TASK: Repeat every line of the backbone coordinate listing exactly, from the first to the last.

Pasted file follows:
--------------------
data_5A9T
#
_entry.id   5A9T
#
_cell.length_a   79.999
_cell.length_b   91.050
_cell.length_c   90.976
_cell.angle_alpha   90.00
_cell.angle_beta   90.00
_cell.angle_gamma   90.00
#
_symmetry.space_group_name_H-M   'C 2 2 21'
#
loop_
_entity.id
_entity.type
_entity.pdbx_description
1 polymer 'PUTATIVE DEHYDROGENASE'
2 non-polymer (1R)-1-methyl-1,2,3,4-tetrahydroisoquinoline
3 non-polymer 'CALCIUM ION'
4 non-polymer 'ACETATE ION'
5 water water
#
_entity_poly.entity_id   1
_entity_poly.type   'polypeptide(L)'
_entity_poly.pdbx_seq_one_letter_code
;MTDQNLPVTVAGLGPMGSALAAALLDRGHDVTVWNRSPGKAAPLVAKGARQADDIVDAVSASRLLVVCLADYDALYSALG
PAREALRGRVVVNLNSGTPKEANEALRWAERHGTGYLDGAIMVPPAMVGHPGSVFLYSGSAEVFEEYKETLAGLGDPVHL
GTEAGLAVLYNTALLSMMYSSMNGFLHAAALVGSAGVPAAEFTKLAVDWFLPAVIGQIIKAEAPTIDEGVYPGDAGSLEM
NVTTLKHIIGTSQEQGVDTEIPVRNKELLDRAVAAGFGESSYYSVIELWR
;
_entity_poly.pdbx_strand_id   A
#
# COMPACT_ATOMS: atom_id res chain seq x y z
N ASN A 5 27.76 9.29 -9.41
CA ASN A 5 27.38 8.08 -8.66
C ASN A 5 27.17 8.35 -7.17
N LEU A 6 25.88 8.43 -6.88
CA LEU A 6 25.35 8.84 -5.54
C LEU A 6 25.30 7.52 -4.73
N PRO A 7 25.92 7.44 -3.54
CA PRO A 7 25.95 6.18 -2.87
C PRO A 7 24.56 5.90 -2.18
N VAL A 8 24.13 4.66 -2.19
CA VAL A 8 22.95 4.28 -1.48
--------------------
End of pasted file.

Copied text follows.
data_5A9T
#
_entry.id   5A9T
#
_cell.length_a   79.999
_cell.length_b   91.050
_cell.length_c   90.976
_cell.angle_alpha   90.00
_cell.angle_beta   90.00
_cell.angle_gamma   90.00
#
_symmetry.space_group_name_H-M   'C 2 2 21'
#
loop_
_entity.id
_entity.type
_entity.pdbx_description
1 polymer 'PUTATIVE DEHYDROGENASE'
2 non-polymer (1R)-1-methyl-1,2,3,4-tetrahydroisoquinoline
3 non-polymer 'CALCIUM ION'
4 non-polymer 'ACETATE ION'
5 water water
#
_entity_poly.entity_id   1
_entity_poly.type   'polypeptide(L)'
_entity_poly.pdbx_seq_one_letter_code
;MTDQNLPVTVAGLGPMGSALAAALLDRGHDVTVWNRSPGKAAPLVAKGARQADDIVDAVSASRLLVVCLADYDALYSALG
PAREALRGRVVVNLNSGTPKEANEALRWAERHGTGYLDGAIMVPPAMVGHPGSVFLYSGSAEVFEEYKETLAGLGDPVHL
GTEAGLAVLYNTALLSMMYSSMNGFLHAAALVGSAGVPAAEFTKLAVDWFLPAVIGQIIKAEAPTIDEGVYPGDAGSLEM
NVTTLKHIIGTSQEQGVDTEIPVRNKELLDRAVAAGFGESSYYSVIELWR
;
_entity_poly.pdbx_strand_id   A
#
# COMPACT_ATOMS: atom_id res chain seq x y z
N ASN A 5 27.76 9.29 -9.41
CA ASN A 5 27.38 8.08 -8.66
C ASN A 5 27.17 8.35 -7.17
N LEU A 6 25.88 8.43 -6.88
CA LEU A 6 25.35 8.84 -5.54
C LEU A 6 25.30 7.52 -4.73
N PRO A 7 25.92 7.44 -3.54
CA PRO A 7 25.95 6.18 -2.87
C PRO A 7 24.56 5.90 -2.18
N VAL A 8 24.13 4.66 -2.19
CA VAL A 8 22.95 4.28 -1.48